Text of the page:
Palaeobiodiversity and Palaeoenvironments

, Volume 98, Issue 2, pp 287–313 | Cite as

Biochronological and palaeobiogeographical significance of the earliest Miocene mammal fauna from Northern Vietnam

  • Jérôme PrietoEmail author
  • Pierre-Olivier Antoine
  • Jan van der Made
  • Grégoire Métais
  • Laq The Phuc
  • Quý Trương Quan
  • Simon Schneider
  • Dang Ngoc Tran
  • Davit Vasilyan
  • Luong The Viet
  • Madelaine Böhme
Original Paper


Current scientific knowledge of Tertiary fossils from south of the Ailao Shan-Red River shear zone is extremely poor, in sharp contrast with the situation nowadays, as the area of Laos and Vietnam is regarded as a global hotspot of biodiversity. In this context, the few localities that yielded fossil assemblages are of first importance for the understanding of Cenozoic palaeobiogeography and the tectonic and palaeogeographical evolution of the region. Hang Mon 1 (Son La Province, Northern Vietnam) was the first site that provided evidence of Tertiary mammals, but its age remained very controversial, interpretations ranging from Oligocene to Late Miocene. Herein, we re-investigate the mammal fauna of the locality based on newly collected material and previously published fossil mammals. A new outcrop, Hang Mon 2, provides evidence of the rhinoceroses Pleuroceros blanfordi and Bugtirhinus sp. Together with the earlier finds of uncommonly small-sized Protaceratherium, these fossils allow a correlation to the earliest Miocene (most probably ranging from ~23 to ~21 Ma; Aquitanian) based on faunal comparison with the Sulaiman Province of Pakistan. The revision of the mammals from Hang Mon 1 is in agreement with this stratigraphic proposal. In addition, the discoveries from Vietnam (the rhinocerotid assemblage and Hyotherium) further support the hypothesis of strong biogeographical and environmental affinities between Europe, the Indian Subcontinent and Southeast Asia (Vietnam) during the Aquitanian.


Southern Asia Mammals Aquitanian Rhinocerotidae Tragulidae Suoidea Biostratigraphy 



In first place, Herbert H. Covert (Boulder) is thanked for kindly providing casts of the material he found during his previous field campaign at Hang Mon.

Access to comparative rhino material for POA was funded by the ANR-PALASIAFRICA Program (ANR-08-JCJC-0011-01 – ANR-ERC). Many thanks to J.C. Barry and D. Pilbeam (Anthropology Department, Harvard University & Peabody Museum, USA), as well as to P. Dalous, F. Duranthon and G. Fleury (Muséum d’Histoire Naturelle de Toulouse, France), for granting access to the collections under their care.

JvdM thanks the following persons for allowing access to material or helping in any other way: J. Agustí, M.T. Alberdi, M. Arif, E. Büttiker, Chen Guanfang, F. Chevrier, G. Daxner Höck, F. Duranthon, B. Engesser, S.T. Hussain, V. Fahlbusch, O. Fejfar, J. Galkin, A. Galobart, L. Ginsburg, C. de Giuli, W. Gräf, Guan Jian, C. Guérin, K. Heissig, J. Hooker, M. Hugueney, K.A. Hünermann, Liu Liping, E. Menéndez, J. Morales, M. Muungu, R. Niederl, R. O’Leary, Pan Yuerong, M. Philippe, G. Plodowski, K. Rauscher, G. Rössner, G. Scharfe, F. Schrenk, P.Y. Sondaar, J. Sudre, M. Telles Antunes, Tong Haowen, G. Tronchetti. JvdM received support from project CGL2012-38434-C03-02.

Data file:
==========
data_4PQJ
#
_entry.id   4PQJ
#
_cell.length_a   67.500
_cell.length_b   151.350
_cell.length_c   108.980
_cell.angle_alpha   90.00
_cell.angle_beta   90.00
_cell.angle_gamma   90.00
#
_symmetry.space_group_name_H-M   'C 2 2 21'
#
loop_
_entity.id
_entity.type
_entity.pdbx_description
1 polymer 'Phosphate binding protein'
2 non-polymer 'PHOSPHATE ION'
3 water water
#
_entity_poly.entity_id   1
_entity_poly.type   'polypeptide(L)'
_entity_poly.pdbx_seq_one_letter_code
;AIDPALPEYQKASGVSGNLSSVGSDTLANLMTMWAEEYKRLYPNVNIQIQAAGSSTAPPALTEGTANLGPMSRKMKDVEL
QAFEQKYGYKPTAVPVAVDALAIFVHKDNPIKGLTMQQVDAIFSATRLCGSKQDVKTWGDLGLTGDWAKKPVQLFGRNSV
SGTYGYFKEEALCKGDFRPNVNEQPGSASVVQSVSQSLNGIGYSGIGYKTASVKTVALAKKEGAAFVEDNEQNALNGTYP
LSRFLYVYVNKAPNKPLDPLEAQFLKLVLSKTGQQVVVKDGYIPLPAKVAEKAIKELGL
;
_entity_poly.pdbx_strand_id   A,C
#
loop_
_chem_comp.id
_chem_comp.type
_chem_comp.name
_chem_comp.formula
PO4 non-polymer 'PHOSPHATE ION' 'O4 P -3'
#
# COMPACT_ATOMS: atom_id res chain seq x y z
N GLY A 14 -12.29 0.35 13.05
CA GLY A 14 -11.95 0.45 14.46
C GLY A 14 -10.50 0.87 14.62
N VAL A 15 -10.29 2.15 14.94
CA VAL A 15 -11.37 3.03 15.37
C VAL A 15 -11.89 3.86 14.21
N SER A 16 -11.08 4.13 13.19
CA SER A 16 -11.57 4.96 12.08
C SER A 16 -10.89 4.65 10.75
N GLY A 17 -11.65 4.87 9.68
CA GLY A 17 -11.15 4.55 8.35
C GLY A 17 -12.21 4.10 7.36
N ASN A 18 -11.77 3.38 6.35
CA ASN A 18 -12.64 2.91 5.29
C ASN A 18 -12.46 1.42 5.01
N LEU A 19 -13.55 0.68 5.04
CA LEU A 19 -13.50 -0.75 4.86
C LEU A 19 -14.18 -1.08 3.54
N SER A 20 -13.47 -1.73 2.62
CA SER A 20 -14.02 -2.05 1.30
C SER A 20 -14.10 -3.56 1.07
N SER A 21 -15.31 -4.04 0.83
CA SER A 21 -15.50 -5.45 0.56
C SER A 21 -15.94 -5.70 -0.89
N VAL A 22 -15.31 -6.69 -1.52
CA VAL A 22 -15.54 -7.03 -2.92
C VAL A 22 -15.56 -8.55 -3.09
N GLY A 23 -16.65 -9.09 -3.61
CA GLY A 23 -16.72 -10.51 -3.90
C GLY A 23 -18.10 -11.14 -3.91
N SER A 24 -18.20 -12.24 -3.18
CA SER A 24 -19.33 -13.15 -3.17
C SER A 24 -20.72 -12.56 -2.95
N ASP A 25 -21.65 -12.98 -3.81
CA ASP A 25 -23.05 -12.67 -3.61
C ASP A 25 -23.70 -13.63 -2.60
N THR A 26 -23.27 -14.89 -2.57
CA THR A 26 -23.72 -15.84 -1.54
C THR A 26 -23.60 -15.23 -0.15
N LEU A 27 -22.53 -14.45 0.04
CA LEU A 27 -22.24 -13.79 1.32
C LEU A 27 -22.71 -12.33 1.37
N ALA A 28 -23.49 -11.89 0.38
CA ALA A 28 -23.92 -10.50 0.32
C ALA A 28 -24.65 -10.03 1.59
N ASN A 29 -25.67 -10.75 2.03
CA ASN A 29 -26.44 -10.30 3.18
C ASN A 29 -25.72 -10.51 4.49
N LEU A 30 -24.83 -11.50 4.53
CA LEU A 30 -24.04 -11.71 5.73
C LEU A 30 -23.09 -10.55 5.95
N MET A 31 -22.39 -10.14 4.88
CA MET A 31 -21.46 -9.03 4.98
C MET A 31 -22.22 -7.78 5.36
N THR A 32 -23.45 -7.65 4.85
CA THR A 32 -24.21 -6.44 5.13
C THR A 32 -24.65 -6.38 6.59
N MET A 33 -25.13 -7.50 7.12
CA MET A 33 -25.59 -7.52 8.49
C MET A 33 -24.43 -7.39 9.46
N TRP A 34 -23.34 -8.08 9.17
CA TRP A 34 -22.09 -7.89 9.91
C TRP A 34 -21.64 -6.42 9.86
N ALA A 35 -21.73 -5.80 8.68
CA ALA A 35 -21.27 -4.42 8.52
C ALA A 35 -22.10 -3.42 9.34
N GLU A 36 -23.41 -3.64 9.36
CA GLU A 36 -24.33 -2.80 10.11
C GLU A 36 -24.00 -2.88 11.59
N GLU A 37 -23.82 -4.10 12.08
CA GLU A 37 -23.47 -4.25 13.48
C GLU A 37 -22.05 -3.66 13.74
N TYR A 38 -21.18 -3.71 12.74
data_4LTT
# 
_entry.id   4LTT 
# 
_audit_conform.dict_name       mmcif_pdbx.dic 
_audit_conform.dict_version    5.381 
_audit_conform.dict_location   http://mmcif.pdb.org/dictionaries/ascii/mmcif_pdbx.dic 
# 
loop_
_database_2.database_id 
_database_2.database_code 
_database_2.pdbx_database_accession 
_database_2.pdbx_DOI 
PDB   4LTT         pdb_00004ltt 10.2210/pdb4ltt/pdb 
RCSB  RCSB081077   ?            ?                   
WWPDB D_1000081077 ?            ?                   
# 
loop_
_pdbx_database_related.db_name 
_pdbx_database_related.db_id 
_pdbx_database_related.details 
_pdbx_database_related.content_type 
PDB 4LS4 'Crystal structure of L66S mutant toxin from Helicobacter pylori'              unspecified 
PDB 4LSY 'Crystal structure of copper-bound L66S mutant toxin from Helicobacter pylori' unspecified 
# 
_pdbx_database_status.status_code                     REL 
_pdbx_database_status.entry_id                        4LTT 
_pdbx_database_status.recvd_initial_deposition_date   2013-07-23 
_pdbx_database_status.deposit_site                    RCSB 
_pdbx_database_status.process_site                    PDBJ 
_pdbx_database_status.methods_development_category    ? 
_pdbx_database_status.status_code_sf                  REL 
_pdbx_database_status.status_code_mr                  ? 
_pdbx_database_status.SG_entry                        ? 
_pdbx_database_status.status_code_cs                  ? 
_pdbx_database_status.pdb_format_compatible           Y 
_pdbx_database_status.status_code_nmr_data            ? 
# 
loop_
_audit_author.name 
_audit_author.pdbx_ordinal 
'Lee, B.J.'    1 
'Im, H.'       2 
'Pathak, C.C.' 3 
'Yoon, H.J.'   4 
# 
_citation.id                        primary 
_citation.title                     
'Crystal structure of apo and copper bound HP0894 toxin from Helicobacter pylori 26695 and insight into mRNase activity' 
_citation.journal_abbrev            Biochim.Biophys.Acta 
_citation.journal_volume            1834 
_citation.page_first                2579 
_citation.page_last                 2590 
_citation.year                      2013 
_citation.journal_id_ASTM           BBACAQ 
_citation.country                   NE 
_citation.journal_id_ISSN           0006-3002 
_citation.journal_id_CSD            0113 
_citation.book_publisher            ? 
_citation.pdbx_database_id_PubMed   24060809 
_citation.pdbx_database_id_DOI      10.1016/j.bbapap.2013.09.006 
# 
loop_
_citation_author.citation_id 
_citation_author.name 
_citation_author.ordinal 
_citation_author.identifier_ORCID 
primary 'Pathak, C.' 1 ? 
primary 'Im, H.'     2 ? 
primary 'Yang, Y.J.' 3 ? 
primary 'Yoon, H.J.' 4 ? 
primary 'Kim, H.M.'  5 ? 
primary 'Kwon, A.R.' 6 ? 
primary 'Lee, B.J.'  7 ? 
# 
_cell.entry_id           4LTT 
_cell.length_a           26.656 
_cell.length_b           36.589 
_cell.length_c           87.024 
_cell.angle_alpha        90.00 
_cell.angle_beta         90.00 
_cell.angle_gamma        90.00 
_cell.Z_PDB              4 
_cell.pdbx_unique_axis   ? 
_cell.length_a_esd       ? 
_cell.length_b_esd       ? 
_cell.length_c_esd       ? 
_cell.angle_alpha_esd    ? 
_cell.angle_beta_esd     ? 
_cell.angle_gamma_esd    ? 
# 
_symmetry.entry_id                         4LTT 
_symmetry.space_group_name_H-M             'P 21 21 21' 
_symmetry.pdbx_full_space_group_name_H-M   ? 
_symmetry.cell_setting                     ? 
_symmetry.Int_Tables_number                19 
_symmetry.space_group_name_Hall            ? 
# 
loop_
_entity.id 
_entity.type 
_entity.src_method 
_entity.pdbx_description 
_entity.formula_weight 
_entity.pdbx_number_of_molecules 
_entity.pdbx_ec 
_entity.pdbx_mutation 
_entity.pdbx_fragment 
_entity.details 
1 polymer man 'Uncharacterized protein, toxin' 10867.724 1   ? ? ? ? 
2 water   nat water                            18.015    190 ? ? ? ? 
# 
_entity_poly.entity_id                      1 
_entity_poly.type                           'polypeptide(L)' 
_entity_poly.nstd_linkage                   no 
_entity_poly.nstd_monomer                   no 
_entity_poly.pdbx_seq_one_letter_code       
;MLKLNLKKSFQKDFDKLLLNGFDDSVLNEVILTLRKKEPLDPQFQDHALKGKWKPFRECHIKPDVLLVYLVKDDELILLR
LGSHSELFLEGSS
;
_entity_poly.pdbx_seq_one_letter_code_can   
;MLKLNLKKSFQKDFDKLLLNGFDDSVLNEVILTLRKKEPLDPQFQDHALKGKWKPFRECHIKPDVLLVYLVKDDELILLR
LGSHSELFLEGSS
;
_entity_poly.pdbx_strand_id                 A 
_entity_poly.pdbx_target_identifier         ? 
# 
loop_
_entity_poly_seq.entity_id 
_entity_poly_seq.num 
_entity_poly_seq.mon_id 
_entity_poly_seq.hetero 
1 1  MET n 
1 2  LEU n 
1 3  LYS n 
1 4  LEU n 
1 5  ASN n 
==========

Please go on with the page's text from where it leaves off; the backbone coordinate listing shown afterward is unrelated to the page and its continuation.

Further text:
The excavations and fossil preparation were financially supported by the Deutsche Forschungsgemeinschaft (DFG; Grant Numbers BO 1550/11-1, 2). Several of the authors are members of the GDRI (International research Network) entitled “Paleobiodiversity of South East Asia” sponsored by the National Center of Scientific Research (CNRS). Finally, we acknowledge Kurt Heißig (Munich) and one anonymous reviewer for their constructive suggestions. We are grateful to Sinje Weber (Frankfurt) for her help during the mover of this paper.

Compliance with ethical standards

Conflict of interest:

The authors declare that they have no conflict of interest.


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Copyright information

© Senckenberg Gesellschaft für Naturforschung and Springer-Verlag GmbH Germany 2017

Authors and Affiliations

  • Jérôme Prieto
    • 1
    • 2
    Email author
  • Pierre-Olivier Antoine
    • 3
  • Jan van der Made
    • 4
  • Grégoire Métais
    • 5
  • Laq The Phuc
    • 6
  • Quý Trương Quan
    • 7
  • Simon Schneider
    • 8
  • Dang Ngoc Tran
    • 9
  • Davit Vasilyan
    • 10
    • 11
  • Luong The Viet
    • 9
  • Madelaine Böhme
    • 12
    • 13
  1. 1.Department of Earth- and Environmental Science, PalaeontologyLudwig-Maximilians-University MunichMunichGermany
  2. 2.Bayerische Staatssammlung für Paläontologie und GeologieMunichGermany
  3. 3.Institut des Sciences de l’Évolution, cc 64, CNRS, IRD, EPHEUniversité de Montpellier, Place Eugène BataillonMontpellier Cedex 05France
  4. 4.Departamento de PaleobiologíaMuseo Nacional de Ciencias Naturales, Consejo Superior de Investigaciones CientíficasMadridSpain
  5. 5.CR2P, Paléobiodiversité et Paléoenvironnements, UMR 7207 (CNRS, MNHN, UPMC)Paris Cedex 05France
  6. 6.Vietnam National Museum of NatureHanoiVietnam
  7. 7.Geological MuseumHanoiVietnam
  8. 8.CASPCambridgeUK
  9. 9.Department of Geology and Minerals of Vietnam (DGMV)HanoiVietnam
  10. 10.JURASSICA MuseumPorrentruySwitzerland
  11. 11.Department of GeosciencesUniversity of FribourgFribourgSwitzerland
  12. 12.Department of GeoscienceEberhard Karls UniversityTübingenGermany
  13. 13.Senckenberg Centre for Human Evolution and Palaeoenvironment (HEP)TübingenGermany

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